The best place to see the Ethiopian wolves is on the Sanetti Plateau, but be warned – it is bitterly cold! Because there are so few wolves, I had doubted we’d see any when we visited, but while we were looking through binoculars to one wolf in the distance, another came and sat right next to our Land Rover, watching us quietly and full of curiosity, and so close I could have stroked him.

Some of Bale’s 78 mammal species and 310 species of birds can only be found here, like the handsome mountain nyala, the skittish Menelik’s bushbuck and the weird giant mole-rat (a favorite meal for the wolf). And black-maned lions, giant forest hogs and an unusual black leopard have been spotted in the mystical, lichen-draped Harenna Forest.

The wolves’ last stand
Overall rating
4/5

Bale Mountains National Park, in southern Ethiopia, is quite unlike anywhere else in Africa. The last time I was there, I spent several fabulous days breathing in the cold, thin air as I trekked across the 4km-high plateau and camped at the foot of volcanic fingers of rock. The only other people I saw (aside from my guide) were the occasional horsemen galloping over the plateau on horses dressed in red frills and tassels. It was like something from a fairy tale. And like any half-decent fairy tale, this one also involved wolves. My reason for going to the Bale Mountains was to find out what I could of the conservation status of the highly endangered Ethiopian wolf. Harassed by disease, habitat loss and human interference, the Ethiopian wolf is making its last stand on these bleak, wind-blown moorlands and seeing them, as I occasionally did, slipping across the sunlit plateau in search of a giant mole rat dinner, was an extraordinary experience and one that makes the long journey to Bale more than worthwhile.

The biggest surprise wasn’t so much the wolves and mountain grandeur, but the lower slopes of the park where twisted goblin-like forests dominate, lions can occasionally be seen (but don’t come here expecting a Serengeti-like lion encounter) and it’s possible to walk over hot golden-grass savannah as hundreds of Bohor reedbuck, Menelik’s bushbuck and even the occasional towering mountain nyala graze unconcerned a few dozen metres away.

Bale won’t appeal to everyone, but for those who relish in getting off the beaten track and walking through stunning, wildlife-busy mountainscapes, this is easily the best national park in Ethiopia.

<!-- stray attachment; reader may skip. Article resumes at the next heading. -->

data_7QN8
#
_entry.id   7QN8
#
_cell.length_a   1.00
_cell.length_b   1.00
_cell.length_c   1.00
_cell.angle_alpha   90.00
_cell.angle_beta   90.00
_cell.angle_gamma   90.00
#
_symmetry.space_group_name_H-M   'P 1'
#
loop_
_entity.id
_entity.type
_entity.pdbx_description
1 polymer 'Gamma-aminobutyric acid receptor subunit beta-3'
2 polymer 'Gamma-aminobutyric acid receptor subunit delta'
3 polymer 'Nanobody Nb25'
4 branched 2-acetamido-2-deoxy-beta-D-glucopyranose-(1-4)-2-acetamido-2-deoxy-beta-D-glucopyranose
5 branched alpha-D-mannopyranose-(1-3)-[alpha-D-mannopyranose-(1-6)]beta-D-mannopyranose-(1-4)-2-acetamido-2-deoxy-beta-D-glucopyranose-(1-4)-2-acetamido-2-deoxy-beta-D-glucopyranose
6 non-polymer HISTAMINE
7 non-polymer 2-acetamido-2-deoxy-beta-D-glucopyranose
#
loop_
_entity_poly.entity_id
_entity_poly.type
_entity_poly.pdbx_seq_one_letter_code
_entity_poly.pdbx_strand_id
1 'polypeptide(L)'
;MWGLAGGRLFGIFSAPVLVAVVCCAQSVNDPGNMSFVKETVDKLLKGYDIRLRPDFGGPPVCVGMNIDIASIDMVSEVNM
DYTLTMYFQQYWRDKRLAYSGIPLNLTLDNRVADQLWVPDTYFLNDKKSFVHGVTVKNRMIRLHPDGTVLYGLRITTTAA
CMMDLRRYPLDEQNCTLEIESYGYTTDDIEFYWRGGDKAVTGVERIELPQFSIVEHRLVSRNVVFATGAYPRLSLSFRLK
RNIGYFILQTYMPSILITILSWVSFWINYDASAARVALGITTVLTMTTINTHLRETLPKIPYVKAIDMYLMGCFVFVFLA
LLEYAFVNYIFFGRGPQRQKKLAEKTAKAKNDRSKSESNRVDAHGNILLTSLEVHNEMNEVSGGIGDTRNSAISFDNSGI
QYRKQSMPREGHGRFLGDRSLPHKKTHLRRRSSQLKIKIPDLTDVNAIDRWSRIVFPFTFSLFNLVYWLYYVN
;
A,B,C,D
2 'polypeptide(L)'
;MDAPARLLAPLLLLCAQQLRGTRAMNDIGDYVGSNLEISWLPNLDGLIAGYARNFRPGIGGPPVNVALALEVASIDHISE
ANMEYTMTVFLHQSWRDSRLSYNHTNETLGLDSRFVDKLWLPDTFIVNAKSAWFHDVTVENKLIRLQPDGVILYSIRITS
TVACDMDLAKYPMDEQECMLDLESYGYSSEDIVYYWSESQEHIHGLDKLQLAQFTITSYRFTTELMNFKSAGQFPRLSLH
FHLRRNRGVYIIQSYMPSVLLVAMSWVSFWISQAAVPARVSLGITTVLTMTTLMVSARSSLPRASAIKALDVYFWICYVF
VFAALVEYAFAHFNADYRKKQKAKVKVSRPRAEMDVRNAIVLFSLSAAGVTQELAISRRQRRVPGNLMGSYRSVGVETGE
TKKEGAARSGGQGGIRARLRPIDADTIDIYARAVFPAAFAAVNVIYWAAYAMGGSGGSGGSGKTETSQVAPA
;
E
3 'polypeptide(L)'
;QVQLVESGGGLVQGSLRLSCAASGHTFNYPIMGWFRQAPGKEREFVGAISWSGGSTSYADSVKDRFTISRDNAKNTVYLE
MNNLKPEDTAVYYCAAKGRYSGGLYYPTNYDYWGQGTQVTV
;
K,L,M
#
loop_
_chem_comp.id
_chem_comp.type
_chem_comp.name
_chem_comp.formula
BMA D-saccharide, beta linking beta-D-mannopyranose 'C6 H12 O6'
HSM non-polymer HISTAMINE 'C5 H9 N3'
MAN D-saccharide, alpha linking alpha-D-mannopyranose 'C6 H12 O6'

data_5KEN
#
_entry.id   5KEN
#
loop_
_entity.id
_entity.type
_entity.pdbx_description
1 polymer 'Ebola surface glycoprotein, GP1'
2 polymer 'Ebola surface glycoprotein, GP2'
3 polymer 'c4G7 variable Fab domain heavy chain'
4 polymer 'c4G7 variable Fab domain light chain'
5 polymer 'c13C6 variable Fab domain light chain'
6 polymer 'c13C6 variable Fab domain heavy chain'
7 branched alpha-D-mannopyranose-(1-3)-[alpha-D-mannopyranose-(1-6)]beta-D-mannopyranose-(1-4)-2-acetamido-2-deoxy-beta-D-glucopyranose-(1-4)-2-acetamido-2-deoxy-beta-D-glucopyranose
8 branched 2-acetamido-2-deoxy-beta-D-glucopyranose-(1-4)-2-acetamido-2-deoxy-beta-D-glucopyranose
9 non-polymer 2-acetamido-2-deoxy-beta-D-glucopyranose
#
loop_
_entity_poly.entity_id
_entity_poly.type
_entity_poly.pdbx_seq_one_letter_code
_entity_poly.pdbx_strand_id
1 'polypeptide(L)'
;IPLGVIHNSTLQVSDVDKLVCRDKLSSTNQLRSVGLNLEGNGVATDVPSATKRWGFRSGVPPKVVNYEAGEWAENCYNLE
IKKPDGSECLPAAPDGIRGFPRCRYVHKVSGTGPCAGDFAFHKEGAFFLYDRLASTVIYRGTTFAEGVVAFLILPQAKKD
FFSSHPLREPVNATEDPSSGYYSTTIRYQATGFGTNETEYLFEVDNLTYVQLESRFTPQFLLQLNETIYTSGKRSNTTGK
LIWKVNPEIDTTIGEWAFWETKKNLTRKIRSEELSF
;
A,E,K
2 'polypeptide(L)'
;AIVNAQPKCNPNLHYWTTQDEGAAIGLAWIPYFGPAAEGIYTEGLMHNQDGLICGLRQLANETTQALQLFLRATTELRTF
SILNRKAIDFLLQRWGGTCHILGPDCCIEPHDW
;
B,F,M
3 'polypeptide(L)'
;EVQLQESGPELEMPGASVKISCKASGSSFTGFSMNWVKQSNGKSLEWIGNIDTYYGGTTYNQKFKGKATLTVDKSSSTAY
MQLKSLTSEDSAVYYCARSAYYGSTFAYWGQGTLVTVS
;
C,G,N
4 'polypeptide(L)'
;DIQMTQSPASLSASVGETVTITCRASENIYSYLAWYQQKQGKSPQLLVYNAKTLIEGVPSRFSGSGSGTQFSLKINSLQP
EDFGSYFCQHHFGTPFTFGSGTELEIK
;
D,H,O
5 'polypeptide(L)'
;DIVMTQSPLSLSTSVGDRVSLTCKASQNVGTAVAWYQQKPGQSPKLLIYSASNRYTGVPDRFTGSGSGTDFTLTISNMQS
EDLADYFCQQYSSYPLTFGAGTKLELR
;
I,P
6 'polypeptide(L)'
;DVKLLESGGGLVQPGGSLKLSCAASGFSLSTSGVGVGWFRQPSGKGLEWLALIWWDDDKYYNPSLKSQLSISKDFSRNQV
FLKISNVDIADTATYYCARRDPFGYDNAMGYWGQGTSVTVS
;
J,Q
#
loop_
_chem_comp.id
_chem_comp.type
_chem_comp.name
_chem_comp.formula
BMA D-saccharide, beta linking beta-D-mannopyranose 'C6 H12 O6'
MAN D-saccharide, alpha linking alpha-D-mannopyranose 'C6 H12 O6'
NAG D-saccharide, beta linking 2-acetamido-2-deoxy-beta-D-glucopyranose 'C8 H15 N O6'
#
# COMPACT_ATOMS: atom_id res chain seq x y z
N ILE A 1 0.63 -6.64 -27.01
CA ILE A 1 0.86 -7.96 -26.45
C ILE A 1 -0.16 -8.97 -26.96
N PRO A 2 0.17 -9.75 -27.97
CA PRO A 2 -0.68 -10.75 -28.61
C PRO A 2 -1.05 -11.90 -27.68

Where the Ethiopian wolf roams
Overall rating
4/5

Located 400km southeast of Addis Ababa, the 2200km² Bale Mountains National Park comprises a magnificently diverse landscape. The national park, set aside in the 1960s and currently supported by the Frankfurt Zoological Society, protects the higher reaches of the Bale mountain range. The high altitude, afro-montane Sanetti Plateau rises to over 4000m and includes Mount Tullo Deemtu (4377m): the second highest peak in Ethiopia and tallest mountain in the southern Ethiopia highlands.

In the Bale Mountains National Park you stand an excellent chance of seeing many mammals and birds that are endemic to Ethiopia. Over and above the wild Alpine scenery, Bale’s premier attraction is the relative ease with which you can see up to a dozen endemic birds, as well as Ethiopian wolves and mountain nyala. The spectacular Sanetti Plateau at sunrise is probably the best place in Africa to spot the rare and endangered Ethiopian wolf.

The well-maintained trails of the Bale Mountains National Park are perfect for hiking and horse riding. Your trek – whether on foot or horseback – will take you on an attractive weeklong circuit across an undulating plateau peppered with numerous glacial lakes and swamps, and surrounded by surreal volcanic ridges. The desolate plateau exudes a strong sense of wilderness, while the park’s southern slopes are covered by the lush and largely unexplored Harenna Forest.

Make sure you come well equipped to deal with the weather and altitude, because a multi-day trek exploring the Bale Mountains National Park should not be overlooked. Bale Mountains is the ultimate safari destination for nature enthusiasts, intrepid hikers, fishers, wildlife watchers and seasoned twitchers.

THE place to see the Ethiopian Wolf
Overall rating
3/5

This is the jewel in the crown of Ethiopia’s national parks – it is THE place to see the highly endangered Ethiopian wolf as well as a hotspot for a number of Ethiopia’s endemic birds. It is a stunningly beautiful park, with wild alpine scenery on top of the 4000m high Sanetti Plateau, and juniper and hagenia woodlands on the lower foothills. The Ethiopian wolf is relatively easy to see on the plateau – though they are quite shy, and difficult to photograph. Endemic birds on the plateau include the blue-winged goose, Rouget’s rail, wattled ibis, Abyssinian longclaw and spot breasted lapwing. Although not endemic, we also had great sightings of bearded vulture up here.

In the juniper forest on the foothills, you should hopefully see the mountain nyala and Menelik’s bushbuck, and endemic bird specials such as Abyssian catbird, black-headed siskin and white-backed black tit. Make sure you schedule enough time to visit both these very different habitats in Bale.
As well as the more basic rest-camp at the Park HQ, the newly opened Bale Mountain Lodge is a game-changer in Ethiopia’s eco-tourism industry, with knowledgeable guides, great food and comfortable chalets.

Average Expert Rating

  • 3.9/5
  • Wildlife
  • Scenery
  • Bush Vibe
  • Birding

Rating Breakdown